It was the bruises that caught Kelvin’s attention. Even as he dressed in the shadows of 4 am, they were obvious.
Candy had, again, been with her dom the night before and come home late. As usual, she had crawled into bed beside Kelvin without disturbing him.
That he was sleeping under the influence of a large bottle of spiced rum made it unlikely much would have woken him, but it still seemed impressive to Kelvin to always find her morning reappearance. The extent of this morning’s hangover was feeling the gag reflex kick in as he tightened his necktie.
In her haste, Candy had fallen asleep with her pale, naked pale skin on top of the chocolate brown king-sized duvet. Her brunette hair splayed out beneath her head across the white pillow she had found.
Walking around her side of the bed, Kelvin knelt on the edge of the bed and leaned in to kiss her cheek. “Love you,” he whispered. “Have a good day.”
She moaned something and seemed to offer a groggy smile. This was followed with a sigh as she rolled over on her side and revealed her bruised ass and thighs to Kelvin.
The starkness of white skin made the hand marks Myer, Candy’s dom, had made look harsher. They were badges of honor to Candy, and reminders of the pleasures she had endured.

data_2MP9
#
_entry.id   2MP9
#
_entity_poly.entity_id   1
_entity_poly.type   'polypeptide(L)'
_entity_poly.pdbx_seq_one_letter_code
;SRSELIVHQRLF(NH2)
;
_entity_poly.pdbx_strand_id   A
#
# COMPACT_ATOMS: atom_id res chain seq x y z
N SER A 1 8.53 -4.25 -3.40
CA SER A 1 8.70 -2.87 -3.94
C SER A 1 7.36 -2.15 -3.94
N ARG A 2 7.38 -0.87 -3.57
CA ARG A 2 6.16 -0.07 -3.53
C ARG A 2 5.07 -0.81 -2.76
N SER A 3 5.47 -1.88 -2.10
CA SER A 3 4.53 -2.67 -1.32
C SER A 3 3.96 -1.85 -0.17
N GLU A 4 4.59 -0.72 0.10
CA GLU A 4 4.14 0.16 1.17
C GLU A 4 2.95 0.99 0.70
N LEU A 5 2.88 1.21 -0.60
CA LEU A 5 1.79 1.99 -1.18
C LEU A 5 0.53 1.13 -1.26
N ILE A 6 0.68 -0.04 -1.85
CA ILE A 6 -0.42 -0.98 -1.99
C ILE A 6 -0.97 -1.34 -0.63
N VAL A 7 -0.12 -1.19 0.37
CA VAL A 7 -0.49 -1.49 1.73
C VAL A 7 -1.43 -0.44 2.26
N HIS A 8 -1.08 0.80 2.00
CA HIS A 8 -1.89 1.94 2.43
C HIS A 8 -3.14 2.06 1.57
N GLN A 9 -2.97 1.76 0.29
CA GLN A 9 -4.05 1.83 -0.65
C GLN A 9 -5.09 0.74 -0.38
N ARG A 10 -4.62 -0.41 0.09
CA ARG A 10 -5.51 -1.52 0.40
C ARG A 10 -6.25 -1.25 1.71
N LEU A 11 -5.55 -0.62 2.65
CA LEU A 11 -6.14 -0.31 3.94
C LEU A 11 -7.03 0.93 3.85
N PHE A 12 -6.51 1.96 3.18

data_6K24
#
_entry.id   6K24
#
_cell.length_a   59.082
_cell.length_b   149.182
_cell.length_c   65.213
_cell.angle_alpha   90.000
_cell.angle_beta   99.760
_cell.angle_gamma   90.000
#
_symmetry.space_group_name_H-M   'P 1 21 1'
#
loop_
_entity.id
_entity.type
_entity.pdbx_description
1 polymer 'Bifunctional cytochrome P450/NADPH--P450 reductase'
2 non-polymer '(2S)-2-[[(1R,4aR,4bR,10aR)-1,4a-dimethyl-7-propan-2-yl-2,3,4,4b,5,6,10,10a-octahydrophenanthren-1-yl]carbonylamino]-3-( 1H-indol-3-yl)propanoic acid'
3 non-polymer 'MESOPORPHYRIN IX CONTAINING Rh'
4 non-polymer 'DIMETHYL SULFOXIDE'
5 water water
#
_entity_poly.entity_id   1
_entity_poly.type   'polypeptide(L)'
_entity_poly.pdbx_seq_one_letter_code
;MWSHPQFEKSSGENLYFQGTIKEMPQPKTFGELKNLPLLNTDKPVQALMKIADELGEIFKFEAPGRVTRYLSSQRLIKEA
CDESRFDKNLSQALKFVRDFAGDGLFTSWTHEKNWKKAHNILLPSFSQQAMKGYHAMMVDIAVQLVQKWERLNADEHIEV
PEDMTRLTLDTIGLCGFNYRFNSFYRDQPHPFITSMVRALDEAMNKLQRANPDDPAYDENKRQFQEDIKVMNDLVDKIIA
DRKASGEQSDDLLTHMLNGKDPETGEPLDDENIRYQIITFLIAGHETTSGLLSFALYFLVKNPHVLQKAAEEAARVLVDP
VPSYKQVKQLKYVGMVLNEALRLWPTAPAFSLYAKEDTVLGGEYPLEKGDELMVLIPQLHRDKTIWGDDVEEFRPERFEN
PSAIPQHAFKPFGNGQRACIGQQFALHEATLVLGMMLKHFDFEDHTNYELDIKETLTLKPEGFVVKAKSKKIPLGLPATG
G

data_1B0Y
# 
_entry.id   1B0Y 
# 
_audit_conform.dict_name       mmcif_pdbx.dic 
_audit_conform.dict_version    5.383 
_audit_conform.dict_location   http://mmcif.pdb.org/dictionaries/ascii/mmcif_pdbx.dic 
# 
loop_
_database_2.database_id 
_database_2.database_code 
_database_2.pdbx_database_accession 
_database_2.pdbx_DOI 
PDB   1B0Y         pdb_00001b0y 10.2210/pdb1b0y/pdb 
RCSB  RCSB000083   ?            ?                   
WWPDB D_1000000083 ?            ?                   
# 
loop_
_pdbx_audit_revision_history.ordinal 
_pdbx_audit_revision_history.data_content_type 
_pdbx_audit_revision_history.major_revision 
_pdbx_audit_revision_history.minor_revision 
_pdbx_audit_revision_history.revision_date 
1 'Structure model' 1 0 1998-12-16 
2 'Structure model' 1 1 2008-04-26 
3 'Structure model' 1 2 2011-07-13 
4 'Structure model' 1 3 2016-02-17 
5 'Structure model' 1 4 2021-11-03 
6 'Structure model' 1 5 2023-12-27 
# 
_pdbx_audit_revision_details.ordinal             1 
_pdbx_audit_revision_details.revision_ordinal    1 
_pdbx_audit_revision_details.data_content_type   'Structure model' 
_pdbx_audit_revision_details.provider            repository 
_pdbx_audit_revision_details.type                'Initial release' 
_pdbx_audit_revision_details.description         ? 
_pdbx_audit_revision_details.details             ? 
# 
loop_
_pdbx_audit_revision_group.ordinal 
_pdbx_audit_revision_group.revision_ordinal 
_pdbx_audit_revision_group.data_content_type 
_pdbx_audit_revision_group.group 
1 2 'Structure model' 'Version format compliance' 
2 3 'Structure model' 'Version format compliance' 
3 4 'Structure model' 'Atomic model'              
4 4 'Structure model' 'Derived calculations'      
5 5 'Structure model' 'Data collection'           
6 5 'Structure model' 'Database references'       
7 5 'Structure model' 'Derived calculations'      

To Kelvin, they were reminders that his wife now belonged to Myer.
She was now owned by a man that Kelvin did not know. A few pictures and the hand prints were the only knowledge Kelvin had of Evan.
The morning tradition of searching for glasses on the side table began. It seemed the spectacles were experts at camouflaging themselves on the dark woodgrain.
Finding them, Kelvin moved on to the much easier task of finding his mobile phone.
The mobile could learn a lot from the glasses, but it’s size was enough to make it too easy to find. Being it was a marketing device that Orwell would have been afraid of, it truly wanted to be found and offered a red blinking beacon as assistance.
Swiping right and holding his thumb in place, he checked for messages.
Candy had checked in just before 1 am saying she was coming home. There was an earlier text from her happily mentioning she’d been watching an award program where one of Kelvin’s favorite musicians won something.
Kelvin rolled his eyes. He was happy that she was checking in more than she initially had with Myer, but it still sent ill pangs through him when she told him of things she did with Myer that Kelvin would have enjoyed doing with her.